“The love child of Brian De Palma and Pedro Almodovar, this gorgeous looking thriller set in the world of 70s gay porn has lots to recommend,” Economopoulos says.

“A pulsing electronic score from M83, Vanessa Paradis as a woman torn apart by love and a killer with a switchblade dildo. What’s not to love!”

Anne produces cheap gay porn, and when her lover, Lois leaves her, she tries to win her back by making her most ambitious film yet.

But when one of her actors is brutally murdered by a leather-masked serial killer with a dildo switchblade, Anne’s journey to the dingy underworld has only just begun.

Screening on Saturday 16 March at ACMI and Friday 22 March at ACMI.

7. Anchor and Hope

Anchor and Hope

“Tackling potentially serious topics such as parenting and the complexities of rainbow families, this delightful comedy is a joyful look at the perilous journey towards creating a family,” Economopoulos says.

“Featuring a trio of heartfelt central performances and a great cameo from Geraldine Chaplin, Anchor and Hope is if anything the best film you’ll see set on a river barge.”

Eva (Oona Chaplin) and Kat’s (Natalia Tena) humble, yet carefree, lifestyle in their London canal boat gets turned upside down when Eva presents Kat with an ultimatum: she wants a child.

Screening on Saturday 16 March at ACMI and Sunday 24 March at Cinema Nova.

8. Sauvage


“Starring MQFFs unofficial poster boy Felix Maritaud (who features in four films at this year’s festival), Sauvage is an uncompromising and complex look at the cost of unbridled freedom,” Economopoulos says.

“This film packs quite a visceral and emotional punch and will stay with you long after the end credits roll.”

Leo is a young gay sex worker who sleeps rough and often puts himself in dangerous situations with his male clients.

When he meets another sex worker, a straight Moroccan man, the pull of attraction, intimacy, and commitment begin to chip away at his uncompromising lifestyle.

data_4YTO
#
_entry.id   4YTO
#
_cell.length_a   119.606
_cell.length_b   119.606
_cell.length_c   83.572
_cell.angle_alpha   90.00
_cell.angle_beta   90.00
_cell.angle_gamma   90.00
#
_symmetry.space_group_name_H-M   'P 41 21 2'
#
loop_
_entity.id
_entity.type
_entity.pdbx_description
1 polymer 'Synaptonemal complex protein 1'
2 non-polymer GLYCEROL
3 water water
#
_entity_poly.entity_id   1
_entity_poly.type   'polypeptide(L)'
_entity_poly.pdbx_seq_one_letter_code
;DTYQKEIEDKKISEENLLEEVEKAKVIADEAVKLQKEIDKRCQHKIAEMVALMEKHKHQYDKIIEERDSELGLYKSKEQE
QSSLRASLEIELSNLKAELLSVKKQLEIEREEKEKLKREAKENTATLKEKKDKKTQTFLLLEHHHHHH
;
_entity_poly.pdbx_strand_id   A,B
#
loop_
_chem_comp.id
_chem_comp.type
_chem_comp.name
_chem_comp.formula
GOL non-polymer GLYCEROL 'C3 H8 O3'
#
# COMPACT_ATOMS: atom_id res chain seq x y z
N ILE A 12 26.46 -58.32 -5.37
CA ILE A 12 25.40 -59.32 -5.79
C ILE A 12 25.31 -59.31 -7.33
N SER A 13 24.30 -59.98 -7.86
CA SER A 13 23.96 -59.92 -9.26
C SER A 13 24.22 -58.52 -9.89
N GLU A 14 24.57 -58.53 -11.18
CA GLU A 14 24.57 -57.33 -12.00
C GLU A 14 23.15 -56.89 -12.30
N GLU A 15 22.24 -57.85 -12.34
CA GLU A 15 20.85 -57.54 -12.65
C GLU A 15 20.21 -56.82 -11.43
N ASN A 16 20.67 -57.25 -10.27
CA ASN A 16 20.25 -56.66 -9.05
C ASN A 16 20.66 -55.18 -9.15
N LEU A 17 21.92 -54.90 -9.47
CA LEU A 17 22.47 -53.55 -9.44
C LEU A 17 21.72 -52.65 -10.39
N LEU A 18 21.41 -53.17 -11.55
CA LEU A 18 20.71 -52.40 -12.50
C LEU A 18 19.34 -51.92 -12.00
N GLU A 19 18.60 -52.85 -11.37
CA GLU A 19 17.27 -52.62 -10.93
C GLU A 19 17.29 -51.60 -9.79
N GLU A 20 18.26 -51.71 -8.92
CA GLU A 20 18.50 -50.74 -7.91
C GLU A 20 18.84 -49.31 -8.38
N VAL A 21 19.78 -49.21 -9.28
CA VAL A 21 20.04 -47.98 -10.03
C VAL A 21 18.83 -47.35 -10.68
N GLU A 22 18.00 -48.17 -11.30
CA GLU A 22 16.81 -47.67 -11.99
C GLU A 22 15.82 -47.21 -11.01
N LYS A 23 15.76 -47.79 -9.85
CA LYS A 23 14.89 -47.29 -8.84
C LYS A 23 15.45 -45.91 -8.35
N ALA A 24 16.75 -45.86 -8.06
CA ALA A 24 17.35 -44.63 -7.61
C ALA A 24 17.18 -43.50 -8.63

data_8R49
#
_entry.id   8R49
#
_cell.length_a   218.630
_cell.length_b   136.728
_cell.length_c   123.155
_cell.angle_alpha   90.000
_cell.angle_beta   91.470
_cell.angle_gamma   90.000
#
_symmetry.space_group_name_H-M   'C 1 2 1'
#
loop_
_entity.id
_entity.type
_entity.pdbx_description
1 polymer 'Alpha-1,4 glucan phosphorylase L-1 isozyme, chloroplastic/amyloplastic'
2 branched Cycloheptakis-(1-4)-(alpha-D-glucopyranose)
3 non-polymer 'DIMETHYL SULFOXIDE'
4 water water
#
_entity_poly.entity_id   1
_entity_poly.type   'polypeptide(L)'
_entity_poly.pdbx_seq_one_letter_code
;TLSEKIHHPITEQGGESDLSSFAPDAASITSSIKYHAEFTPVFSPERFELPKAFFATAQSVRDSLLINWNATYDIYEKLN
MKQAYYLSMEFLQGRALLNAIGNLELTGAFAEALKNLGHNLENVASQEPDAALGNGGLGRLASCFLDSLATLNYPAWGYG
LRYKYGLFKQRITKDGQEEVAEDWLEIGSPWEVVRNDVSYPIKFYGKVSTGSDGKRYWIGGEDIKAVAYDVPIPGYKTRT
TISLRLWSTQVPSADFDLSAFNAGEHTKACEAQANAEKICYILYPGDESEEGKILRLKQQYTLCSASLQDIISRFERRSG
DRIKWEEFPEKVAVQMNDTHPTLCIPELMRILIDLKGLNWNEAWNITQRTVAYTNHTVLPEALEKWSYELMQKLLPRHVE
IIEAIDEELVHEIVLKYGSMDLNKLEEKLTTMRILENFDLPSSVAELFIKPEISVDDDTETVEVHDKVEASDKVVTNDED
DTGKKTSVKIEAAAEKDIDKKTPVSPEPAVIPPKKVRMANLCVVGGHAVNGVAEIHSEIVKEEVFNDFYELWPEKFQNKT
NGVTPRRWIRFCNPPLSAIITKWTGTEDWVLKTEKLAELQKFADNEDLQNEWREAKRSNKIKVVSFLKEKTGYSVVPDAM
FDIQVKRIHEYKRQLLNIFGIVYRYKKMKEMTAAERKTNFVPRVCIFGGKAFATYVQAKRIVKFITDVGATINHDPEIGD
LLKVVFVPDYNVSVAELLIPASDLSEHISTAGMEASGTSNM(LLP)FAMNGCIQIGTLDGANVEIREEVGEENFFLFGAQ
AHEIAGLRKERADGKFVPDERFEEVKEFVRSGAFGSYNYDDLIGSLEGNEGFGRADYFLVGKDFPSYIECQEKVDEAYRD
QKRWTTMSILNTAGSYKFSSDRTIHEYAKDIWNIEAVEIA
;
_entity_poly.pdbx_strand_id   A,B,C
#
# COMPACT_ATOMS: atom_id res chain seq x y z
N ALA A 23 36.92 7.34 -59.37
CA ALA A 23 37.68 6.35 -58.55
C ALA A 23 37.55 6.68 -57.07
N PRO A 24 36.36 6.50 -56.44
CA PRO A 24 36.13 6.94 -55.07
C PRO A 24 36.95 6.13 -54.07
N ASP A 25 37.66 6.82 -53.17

Screening on Saturday 16 March at ACMI and Saturday 23 March at the Jam Factory.

9. Two Weeks

two weeks

“Screening as part of our episodic showcase, Two Weeks chronicles the complex love lives of a group of queer and questioning 20 something friends living in inner city Brisbane,” Economopoulos says.

“One of the joys of the episodic format is its ability to capture a time and place through intimate and first hand lived experience. This makes it rich for diverse queer storytelling.”

The three interconnecting stories revolve around; Audrey, who has reconnected with a toxic ex-girlfriend; Mitch and his long term boyfriend Alex, whose relationship has gone a bit stale; and Lucas, whose love life is complicated by the growing attraction between himself and his best friend Laura’s sexually confused boyfriend.

Screening on Tuesday 19 March at Cinema Nova.

10. The Quiet Rebel

quiet rebel

“There has been lots of discussion around the need for safe spaces online,” Economopoulos says.

The Quiet Rebel is a timely reminder of the way queer womens voices can be drowned out by amplified ignorance and hate as it chronicles Melbourne artist Casey Jenkins personal experience with online trolls surrounding her performance piece, Casting Off my Womb.”

Carole Cassier’s thoughtful documentary is a timely and thought-provoking look at the insidious silencing of female voices online and a queer woman’s defiant refusal to remain silent.

Screening on Tuesday 19 March at ACMI.

You can browse this year’s full program at